The Good Man’s Wife Pacifier

Henpeck’d Club’s Peace Box – Patent Cure for a Cross Wife

Henpeck’d Club’s Peace Box – Patent Cure for a Cross Wife

The good men of the Henpecked Club were responsible for an interesting innovation: an adult-sized rocking cradle, which was used for soothing nagging wives instead of babies. If you look closely you can see curved feet that allowed the cradle to be gently rocked from side-to-side by the dutiful husband.

The ‘Peace Box’ was invented by a club member named Harry Tap in 1862, and several were manufactured for hire by Henpecked Club members suffering under tempestuous behaviour from wives. If a wife was abusing her husband too much, the husband would entreat his wife to recline in the box, which could be rocked like a child’s cot in order to send the wife to sleep. While she was sleeping the husband would perform all the household chores then awaken his wife who would hopefully have calmed down.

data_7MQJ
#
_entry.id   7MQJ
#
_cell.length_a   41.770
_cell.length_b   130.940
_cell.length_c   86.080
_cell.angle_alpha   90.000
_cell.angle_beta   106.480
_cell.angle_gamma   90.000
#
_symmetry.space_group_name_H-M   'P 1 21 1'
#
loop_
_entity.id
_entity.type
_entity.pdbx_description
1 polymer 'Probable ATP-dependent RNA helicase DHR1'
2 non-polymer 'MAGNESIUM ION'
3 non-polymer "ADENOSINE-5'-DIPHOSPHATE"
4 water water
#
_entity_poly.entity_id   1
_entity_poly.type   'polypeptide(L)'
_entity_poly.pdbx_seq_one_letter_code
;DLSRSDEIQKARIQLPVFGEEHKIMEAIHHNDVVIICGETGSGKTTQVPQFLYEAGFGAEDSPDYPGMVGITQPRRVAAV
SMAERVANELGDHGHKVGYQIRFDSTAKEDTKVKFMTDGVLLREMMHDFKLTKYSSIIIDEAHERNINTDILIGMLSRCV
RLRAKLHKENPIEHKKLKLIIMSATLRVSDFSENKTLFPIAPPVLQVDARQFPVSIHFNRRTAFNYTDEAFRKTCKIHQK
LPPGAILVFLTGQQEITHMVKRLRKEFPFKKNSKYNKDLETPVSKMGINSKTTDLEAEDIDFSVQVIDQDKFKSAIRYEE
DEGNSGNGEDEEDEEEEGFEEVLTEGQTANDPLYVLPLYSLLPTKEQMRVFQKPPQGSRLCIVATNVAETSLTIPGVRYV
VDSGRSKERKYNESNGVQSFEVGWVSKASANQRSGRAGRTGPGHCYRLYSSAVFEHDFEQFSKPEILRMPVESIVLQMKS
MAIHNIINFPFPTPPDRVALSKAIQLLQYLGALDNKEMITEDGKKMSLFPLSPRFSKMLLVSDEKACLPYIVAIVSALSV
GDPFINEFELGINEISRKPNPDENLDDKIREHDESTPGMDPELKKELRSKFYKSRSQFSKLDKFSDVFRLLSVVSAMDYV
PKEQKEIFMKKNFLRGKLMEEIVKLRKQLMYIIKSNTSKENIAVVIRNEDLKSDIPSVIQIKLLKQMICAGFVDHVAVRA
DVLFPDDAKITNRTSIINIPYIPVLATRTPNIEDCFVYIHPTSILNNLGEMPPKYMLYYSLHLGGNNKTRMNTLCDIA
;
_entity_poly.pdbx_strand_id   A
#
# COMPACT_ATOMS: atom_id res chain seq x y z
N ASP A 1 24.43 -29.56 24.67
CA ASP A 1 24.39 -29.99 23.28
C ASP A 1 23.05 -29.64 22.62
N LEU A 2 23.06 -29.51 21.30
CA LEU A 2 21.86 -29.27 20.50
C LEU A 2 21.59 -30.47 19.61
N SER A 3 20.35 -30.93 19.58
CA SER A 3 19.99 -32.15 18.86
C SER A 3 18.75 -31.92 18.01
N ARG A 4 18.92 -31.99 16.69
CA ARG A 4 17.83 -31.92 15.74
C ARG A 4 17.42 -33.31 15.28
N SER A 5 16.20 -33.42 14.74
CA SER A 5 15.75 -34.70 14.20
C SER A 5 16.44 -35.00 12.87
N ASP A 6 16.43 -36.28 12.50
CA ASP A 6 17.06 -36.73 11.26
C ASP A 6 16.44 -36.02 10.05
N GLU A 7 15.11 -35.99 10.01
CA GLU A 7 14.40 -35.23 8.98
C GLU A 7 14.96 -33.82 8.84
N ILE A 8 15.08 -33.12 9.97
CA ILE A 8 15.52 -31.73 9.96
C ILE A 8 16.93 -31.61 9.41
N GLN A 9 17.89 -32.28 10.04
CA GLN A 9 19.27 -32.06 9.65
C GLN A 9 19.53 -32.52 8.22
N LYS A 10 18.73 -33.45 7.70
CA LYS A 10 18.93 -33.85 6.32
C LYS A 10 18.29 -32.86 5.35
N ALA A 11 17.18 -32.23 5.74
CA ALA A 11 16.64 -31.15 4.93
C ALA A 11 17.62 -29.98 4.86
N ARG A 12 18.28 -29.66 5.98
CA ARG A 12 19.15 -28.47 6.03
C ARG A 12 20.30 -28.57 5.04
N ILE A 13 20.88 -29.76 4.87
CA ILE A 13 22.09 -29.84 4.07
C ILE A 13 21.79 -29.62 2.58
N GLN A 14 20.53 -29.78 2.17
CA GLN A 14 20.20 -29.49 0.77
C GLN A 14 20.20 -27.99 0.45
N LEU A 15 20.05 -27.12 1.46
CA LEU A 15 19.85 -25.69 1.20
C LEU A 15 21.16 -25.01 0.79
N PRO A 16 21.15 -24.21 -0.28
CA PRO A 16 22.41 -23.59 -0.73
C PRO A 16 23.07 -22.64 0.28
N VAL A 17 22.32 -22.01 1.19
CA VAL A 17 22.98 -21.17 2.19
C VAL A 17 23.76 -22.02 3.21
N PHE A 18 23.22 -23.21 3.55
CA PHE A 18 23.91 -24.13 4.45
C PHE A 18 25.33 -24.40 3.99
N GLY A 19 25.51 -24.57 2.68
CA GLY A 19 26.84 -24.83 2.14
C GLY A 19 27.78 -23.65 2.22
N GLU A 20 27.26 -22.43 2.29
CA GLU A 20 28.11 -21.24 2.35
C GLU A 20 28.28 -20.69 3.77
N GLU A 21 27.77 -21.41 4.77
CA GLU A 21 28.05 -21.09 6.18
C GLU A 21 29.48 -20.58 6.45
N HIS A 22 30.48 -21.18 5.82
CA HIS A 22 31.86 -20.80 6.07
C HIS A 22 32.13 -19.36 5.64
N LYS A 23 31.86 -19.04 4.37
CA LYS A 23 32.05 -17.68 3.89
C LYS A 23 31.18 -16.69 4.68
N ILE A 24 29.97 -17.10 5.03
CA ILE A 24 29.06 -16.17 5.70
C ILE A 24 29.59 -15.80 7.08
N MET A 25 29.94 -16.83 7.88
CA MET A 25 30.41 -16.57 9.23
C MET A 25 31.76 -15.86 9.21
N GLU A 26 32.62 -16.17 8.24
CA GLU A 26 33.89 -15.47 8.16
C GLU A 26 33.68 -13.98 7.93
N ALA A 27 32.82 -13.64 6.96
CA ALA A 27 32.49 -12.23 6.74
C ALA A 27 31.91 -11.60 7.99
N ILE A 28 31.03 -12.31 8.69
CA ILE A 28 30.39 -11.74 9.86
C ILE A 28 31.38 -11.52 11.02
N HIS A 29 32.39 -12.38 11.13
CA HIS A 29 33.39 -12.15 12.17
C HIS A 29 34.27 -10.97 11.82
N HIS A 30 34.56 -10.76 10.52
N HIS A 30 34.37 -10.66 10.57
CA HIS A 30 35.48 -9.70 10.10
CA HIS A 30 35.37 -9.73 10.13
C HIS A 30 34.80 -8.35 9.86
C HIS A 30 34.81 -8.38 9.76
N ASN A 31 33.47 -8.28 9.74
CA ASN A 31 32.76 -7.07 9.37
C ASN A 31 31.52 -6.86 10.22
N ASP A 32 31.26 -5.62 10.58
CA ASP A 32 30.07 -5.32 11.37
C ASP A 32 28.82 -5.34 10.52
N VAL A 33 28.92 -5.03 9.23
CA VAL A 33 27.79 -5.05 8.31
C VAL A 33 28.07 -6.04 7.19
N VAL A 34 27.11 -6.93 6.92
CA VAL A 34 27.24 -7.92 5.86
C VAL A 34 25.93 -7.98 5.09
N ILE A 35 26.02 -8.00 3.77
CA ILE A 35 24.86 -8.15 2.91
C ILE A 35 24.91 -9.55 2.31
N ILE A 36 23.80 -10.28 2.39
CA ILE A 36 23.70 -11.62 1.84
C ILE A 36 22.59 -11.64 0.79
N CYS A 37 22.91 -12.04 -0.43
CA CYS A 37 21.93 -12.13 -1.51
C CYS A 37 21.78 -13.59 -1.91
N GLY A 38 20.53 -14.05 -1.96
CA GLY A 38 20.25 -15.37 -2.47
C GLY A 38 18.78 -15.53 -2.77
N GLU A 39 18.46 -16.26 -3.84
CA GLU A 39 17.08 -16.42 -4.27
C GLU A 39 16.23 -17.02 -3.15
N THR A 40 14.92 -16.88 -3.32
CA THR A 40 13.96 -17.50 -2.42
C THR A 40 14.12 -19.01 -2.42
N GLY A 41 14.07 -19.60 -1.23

With those juicy historical morsels now in the open, we seem to have come full circle, back to the future. Here we remain, with hat in hand, beseeching Dear Woman for forgiveness for having displeased her, hoping that she will notice how hard we are trying to be good men.

You may at this point be feeling nauseous in the knowledge that men have been kowtowing to such abuse for hundreds if not thousands of years, and yet we’re still being asked to to Take It Like A Man™, Man Up™, and be Good Men™. If you are feeling thet way you are not alone, and with the growing army of men and women in the MHRM you can help bring an end to such appalling gynocentric customs.

SOURCES:

[1] Huddersfield Chronicle – Saturday 11 August 1860